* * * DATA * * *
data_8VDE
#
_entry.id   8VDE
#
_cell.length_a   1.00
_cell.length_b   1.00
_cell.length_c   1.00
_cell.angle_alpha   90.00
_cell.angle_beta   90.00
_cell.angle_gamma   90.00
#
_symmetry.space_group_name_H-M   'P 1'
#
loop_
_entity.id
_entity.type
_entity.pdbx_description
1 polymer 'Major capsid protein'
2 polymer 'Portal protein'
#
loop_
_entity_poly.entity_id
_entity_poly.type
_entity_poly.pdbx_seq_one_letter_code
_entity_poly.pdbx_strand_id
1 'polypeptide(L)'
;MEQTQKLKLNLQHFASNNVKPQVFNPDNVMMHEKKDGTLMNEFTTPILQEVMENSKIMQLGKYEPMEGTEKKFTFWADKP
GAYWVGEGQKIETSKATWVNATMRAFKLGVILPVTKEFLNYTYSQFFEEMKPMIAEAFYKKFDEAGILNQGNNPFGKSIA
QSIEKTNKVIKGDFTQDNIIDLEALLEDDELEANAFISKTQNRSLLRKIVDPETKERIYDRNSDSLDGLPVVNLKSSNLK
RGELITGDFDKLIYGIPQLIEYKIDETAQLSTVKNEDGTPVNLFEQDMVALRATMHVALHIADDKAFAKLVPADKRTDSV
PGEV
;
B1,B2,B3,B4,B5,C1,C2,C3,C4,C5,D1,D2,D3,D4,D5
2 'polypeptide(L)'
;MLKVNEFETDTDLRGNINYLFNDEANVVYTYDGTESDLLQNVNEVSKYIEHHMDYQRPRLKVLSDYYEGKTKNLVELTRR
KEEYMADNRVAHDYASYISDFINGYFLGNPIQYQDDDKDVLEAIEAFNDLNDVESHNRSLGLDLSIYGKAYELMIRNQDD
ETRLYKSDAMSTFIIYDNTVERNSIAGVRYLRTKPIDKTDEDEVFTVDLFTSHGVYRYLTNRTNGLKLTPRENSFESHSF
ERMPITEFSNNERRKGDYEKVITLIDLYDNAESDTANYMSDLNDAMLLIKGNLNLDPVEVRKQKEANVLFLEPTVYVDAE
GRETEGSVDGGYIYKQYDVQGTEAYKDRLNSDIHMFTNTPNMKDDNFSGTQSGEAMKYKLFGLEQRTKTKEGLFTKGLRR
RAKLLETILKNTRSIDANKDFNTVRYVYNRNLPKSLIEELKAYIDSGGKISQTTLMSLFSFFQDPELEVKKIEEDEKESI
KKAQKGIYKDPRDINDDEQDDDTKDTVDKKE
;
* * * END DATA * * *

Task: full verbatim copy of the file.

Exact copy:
data_8VDE
#
_entry.id   8VDE
#
_cell.length_a   1.00
_cell.length_b   1.00
_cell.length_c   1.00
_cell.angle_alpha   90.00
_cell.angle_beta   90.00
_cell.angle_gamma   90.00
#
_symmetry.space_group_name_H-M   'P 1'
#
loop_
_entity.id
_entity.type
_entity.pdbx_description
1 polymer 'Major capsid protein'
2 polymer 'Portal protein'
#
loop_
_entity_poly.entity_id
_entity_poly.type
_entity_poly.pdbx_seq_one_letter_code
_entity_poly.pdbx_strand_id
1 'polypeptide(L)'
;MEQTQKLKLNLQHFASNNVKPQVFNPDNVMMHEKKDGTLMNEFTTPILQEVMENSKIMQLGKYEPMEGTEKKFTFWADKP
GAYWVGEGQKIETSKATWVNATMRAFKLGVILPVTKEFLNYTYSQFFEEMKPMIAEAFYKKFDEAGILNQGNNPFGKSIA
QSIEKTNKVIKGDFTQDNIIDLEALLEDDELEANAFISKTQNRSLLRKIVDPETKERIYDRNSDSLDGLPVVNLKSSNLK
RGELITGDFDKLIYGIPQLIEYKIDETAQLSTVKNEDGTPVNLFEQDMVALRATMHVALHIADDKAFAKLVPADKRTDSV
PGEV
;
B1,B2,B3,B4,B5,C1,C2,C3,C4,C5,D1,D2,D3,D4,D5
2 'polypeptide(L)'
;MLKVNEFETDTDLRGNINYLFNDEANVVYTYDGTESDLLQNVNEVSKYIEHHMDYQRPRLKVLSDYYEGKTKNLVELTRR
KEEYMADNRVAHDYASYISDFINGYFLGNPIQYQDDDKDVLEAIEAFNDLNDVESHNRSLGLDLSIYGKAYELMIRNQDD
ETRLYKSDAMSTFIIYDNTVERNSIAGVRYLRTKPIDKTDEDEVFTVDLFTSHGVYRYLTNRTNGLKLTPRENSFESHSF
ERMPITEFSNNERRKGDYEKVITLIDLYDNAESDTANYMSDLNDAMLLIKGNLNLDPVEVRKQKEANVLFLEPTVYVDAE
GRETEGSVDGGYIYKQYDVQGTEAYKDRLNSDIHMFTNTPNMKDDNFSGTQSGEAMKYKLFGLEQRTKTKEGLFTKGLRR
RAKLLETILKNTRSIDANKDFNTVRYVYNRNLPKSLIEELKAYIDSGGKISQTTLMSLFSFFQDPELEVKKIEEDEKESI
KKAQKGIYKDPRDINDDEQDDDTKDTVDKKE
;